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Must get help for depressed mother

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Updated: April 23, 2014 5:52PM



Dear Abby: My 83-year-old mother has decided she wants to die. She says she’s miserable, but I think she’s causing her own misery. She has medications to address her physical ailments — none of which is critical. My siblings live in other states. Mom feels it’s a “burden” for them to travel to see her, and she refuses to travel.

Mom is in assisted living and is now refusing to bathe, trying not to eat, and doesn’t want to talk to anyone or have visitors. She’s obviously depressed, but refuses counseling. If she continues being uncooperative, I’m afraid she’ll have to go to a nursing home where they might let her starve herself to death.

One sister says I should force Mom to do fun things, but I don’t know what she wants. We used to go out to eat, but she no longer wants to do that. I have tried to honor Mom’s wishes, but I’m at a loss about what to do for her. Do you have any suggestions?

— Almost at Wit’s End

Dear Almost: I have one. You and your siblings should have your mother evaluated by a geriatrician immediately. It’s apparent that she is depressed, but the question is whether she also has something physically wrong with her that is affecting her mental state. Then let the doctor be your guide.

Dear Abby: I dated my ex for six years, but we broke up recently. The problem is, we signed a lease on our apartment that won’t be up until next year. He still lives here, and I don’t have the heart to kick him out. Financially, our living together makes sense, and I’d rather live with him than with a stranger.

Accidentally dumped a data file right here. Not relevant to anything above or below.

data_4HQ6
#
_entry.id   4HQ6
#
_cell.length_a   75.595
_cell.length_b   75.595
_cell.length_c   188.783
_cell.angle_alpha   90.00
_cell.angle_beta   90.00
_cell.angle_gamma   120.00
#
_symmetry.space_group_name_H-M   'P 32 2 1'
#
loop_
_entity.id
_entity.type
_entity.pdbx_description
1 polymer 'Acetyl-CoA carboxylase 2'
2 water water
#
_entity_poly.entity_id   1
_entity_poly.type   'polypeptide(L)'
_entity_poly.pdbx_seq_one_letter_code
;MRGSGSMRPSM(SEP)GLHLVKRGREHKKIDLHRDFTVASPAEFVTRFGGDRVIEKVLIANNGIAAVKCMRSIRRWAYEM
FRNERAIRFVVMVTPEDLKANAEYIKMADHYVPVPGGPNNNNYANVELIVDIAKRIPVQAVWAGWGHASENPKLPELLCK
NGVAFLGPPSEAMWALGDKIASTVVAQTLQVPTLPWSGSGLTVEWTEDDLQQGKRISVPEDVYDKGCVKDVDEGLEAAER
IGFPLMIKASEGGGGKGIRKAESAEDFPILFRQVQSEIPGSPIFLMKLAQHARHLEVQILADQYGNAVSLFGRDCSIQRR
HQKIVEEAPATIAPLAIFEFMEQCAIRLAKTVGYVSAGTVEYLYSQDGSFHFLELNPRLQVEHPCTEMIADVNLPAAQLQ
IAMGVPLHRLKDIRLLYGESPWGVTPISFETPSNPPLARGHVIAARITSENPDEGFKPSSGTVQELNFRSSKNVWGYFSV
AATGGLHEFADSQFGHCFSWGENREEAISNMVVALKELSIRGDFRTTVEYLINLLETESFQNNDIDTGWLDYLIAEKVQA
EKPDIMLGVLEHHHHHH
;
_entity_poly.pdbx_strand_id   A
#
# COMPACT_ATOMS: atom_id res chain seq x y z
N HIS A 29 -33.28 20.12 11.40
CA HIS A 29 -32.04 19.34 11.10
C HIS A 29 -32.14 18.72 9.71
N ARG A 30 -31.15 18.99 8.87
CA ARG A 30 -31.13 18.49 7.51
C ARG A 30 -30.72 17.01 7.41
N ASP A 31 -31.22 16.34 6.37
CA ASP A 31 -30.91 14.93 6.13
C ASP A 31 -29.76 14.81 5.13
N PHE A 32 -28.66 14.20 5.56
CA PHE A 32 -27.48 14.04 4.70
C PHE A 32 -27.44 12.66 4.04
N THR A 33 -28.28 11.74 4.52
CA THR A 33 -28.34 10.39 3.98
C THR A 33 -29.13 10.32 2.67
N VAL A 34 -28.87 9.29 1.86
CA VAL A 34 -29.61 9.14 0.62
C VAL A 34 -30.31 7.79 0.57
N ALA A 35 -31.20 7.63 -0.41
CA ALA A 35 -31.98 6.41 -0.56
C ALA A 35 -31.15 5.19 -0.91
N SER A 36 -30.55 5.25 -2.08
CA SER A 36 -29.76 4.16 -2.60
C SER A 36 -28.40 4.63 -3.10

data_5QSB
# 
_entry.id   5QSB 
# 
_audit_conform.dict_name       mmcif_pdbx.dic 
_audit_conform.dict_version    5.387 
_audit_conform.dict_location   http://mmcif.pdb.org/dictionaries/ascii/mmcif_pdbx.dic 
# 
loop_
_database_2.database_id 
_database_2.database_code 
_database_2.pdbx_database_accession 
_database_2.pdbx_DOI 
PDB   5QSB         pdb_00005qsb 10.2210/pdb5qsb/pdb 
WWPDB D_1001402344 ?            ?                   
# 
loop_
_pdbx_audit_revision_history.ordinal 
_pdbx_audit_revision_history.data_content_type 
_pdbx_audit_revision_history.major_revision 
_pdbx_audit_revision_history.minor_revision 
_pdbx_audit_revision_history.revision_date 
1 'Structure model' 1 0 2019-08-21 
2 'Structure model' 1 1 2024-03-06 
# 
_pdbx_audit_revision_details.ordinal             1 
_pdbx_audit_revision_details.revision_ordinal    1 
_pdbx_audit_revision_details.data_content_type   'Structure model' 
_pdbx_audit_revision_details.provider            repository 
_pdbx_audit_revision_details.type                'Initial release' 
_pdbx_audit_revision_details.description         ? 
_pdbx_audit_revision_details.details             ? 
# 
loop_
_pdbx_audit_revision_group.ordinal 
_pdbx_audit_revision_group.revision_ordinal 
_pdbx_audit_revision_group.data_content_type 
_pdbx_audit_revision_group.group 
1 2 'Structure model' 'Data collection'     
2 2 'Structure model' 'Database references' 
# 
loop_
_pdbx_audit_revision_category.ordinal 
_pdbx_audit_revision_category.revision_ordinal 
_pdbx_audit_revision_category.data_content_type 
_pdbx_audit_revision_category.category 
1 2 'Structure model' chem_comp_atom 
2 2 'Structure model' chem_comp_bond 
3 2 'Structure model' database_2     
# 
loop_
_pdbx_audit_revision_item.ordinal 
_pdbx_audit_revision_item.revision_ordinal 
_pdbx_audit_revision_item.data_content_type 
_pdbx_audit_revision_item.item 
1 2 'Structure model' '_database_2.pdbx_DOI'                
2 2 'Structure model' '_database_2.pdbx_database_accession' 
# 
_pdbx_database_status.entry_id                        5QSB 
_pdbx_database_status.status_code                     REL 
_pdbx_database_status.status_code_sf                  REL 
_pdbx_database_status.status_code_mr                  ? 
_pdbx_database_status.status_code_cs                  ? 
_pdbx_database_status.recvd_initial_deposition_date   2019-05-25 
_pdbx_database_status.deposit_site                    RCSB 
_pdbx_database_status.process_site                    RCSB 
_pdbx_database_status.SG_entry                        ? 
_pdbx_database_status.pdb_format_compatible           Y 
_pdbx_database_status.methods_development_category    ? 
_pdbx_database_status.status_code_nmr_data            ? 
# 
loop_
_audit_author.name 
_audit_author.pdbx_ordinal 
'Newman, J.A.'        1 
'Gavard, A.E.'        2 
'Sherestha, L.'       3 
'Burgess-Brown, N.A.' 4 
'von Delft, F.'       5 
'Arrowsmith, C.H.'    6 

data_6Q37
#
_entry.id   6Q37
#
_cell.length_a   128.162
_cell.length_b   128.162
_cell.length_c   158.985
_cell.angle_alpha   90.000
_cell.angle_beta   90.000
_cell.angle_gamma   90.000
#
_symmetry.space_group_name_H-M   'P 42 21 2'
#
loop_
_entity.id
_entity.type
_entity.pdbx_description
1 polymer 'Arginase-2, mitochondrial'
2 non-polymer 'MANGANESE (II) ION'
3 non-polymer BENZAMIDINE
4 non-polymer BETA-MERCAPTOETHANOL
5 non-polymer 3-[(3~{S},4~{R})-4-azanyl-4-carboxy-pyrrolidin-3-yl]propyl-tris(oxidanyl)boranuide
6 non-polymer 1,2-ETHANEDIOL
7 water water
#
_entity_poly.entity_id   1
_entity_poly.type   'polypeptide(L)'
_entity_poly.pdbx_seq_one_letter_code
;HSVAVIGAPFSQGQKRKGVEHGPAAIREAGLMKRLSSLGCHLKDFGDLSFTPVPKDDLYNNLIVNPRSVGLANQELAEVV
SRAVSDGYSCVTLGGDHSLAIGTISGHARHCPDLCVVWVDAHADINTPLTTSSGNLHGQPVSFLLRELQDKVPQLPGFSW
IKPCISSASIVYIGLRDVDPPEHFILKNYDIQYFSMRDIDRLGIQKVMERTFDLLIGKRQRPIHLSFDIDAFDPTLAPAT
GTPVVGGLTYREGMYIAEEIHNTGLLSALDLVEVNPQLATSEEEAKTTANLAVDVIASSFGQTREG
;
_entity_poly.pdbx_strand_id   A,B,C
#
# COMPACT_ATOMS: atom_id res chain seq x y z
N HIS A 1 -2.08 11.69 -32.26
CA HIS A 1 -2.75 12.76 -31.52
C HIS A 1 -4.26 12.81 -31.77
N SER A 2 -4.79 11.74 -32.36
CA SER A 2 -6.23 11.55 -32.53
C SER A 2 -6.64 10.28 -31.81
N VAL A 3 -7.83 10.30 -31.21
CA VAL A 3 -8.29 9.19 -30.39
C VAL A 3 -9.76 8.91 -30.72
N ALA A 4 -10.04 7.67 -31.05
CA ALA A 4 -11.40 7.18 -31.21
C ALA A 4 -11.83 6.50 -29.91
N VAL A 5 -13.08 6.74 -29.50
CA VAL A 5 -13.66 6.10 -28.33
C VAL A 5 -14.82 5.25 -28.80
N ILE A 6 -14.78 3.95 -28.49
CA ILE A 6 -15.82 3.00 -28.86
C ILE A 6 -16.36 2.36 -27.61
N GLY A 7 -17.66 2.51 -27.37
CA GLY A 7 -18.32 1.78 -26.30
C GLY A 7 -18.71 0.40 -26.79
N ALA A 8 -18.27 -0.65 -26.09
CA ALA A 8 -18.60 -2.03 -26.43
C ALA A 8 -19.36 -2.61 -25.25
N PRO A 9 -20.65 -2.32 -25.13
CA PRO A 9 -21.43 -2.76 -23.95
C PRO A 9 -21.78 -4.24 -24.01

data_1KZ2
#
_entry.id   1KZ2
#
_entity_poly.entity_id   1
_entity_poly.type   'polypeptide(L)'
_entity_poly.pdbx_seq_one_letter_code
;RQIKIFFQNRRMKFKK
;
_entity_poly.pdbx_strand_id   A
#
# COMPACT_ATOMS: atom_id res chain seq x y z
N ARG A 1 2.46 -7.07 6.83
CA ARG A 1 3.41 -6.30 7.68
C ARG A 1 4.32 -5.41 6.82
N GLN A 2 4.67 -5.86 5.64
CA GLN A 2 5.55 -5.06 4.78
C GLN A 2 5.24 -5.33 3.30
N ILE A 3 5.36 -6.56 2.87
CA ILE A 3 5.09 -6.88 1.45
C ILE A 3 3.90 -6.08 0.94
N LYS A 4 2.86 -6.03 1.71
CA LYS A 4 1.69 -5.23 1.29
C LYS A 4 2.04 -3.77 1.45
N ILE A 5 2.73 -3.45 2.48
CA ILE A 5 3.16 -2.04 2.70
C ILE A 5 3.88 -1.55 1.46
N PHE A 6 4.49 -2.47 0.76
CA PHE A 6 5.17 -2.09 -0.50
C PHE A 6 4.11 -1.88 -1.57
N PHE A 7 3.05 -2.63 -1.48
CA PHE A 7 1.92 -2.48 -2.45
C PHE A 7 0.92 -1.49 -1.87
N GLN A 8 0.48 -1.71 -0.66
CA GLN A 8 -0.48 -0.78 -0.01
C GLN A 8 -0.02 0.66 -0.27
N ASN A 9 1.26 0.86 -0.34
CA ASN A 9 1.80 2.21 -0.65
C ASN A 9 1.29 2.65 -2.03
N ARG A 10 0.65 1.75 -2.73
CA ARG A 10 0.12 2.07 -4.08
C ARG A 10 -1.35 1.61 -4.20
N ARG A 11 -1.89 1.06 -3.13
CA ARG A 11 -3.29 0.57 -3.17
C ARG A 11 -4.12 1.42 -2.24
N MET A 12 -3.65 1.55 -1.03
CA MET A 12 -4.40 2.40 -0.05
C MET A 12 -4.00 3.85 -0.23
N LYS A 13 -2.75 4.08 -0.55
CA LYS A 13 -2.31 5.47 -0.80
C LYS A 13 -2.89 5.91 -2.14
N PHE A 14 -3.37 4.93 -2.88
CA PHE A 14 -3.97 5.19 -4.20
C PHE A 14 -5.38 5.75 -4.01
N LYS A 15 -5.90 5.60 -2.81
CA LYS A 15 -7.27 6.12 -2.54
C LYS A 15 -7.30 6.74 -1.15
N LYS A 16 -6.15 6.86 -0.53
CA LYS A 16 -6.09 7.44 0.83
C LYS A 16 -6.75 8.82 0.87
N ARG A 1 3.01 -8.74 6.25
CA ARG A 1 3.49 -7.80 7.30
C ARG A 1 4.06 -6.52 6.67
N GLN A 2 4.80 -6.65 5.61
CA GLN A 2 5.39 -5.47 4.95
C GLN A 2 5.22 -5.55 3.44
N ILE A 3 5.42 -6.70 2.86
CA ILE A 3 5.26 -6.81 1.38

Abby, this living arrangement has made it tough to get over him. Our breakup was amicable — somewhat — and we remain civil to each other. I have no desire to get back together with him. I just find it hard because I’m not sure how to survive this weird situation I’m in. Is it a good idea to keep living together?

— Remaining Civil in Canada

Dear Remaining Civil: It depends upon how high your tolerance is for pain. If seeing your ex with others hurts to the extent that you shed tears on your pillow, or obsess about whom he’s with and where he’s going, then it’s not a good idea. However, if the situation can’t be changed, then it’s important that you fill your time with activities and opportunities that allow you to meet new people and make new friends.

Dear Abby: My new husband’s family informed him they were coming to visit us for seven to 10 days. This was eight relatives, and I was not asked whether this was convenient or not. They were so noisy that our neighbors finally asked, “When are they leaving?”

How can I prevent this from happening again without offending anyone? My husband said after they had left, “You don’t handle chaos and confusion well, do you?”

— Needs to be Consulted in Georgia

Dear Needs to be Consulted: Revisit the question your husband asked you. And when you do, tell him the answer is not only do you not handle chaos, confusion and eight surprise houseguests well, neither do your neighbors. Then set some boundaries for the next time they say they are coming. His first response should always be, “I’ll check with my wife to see if it’s convenient.”

Write Dear Abby at DearAbby.com or P.O. Box 69440, Los Angeles, CA 90069.



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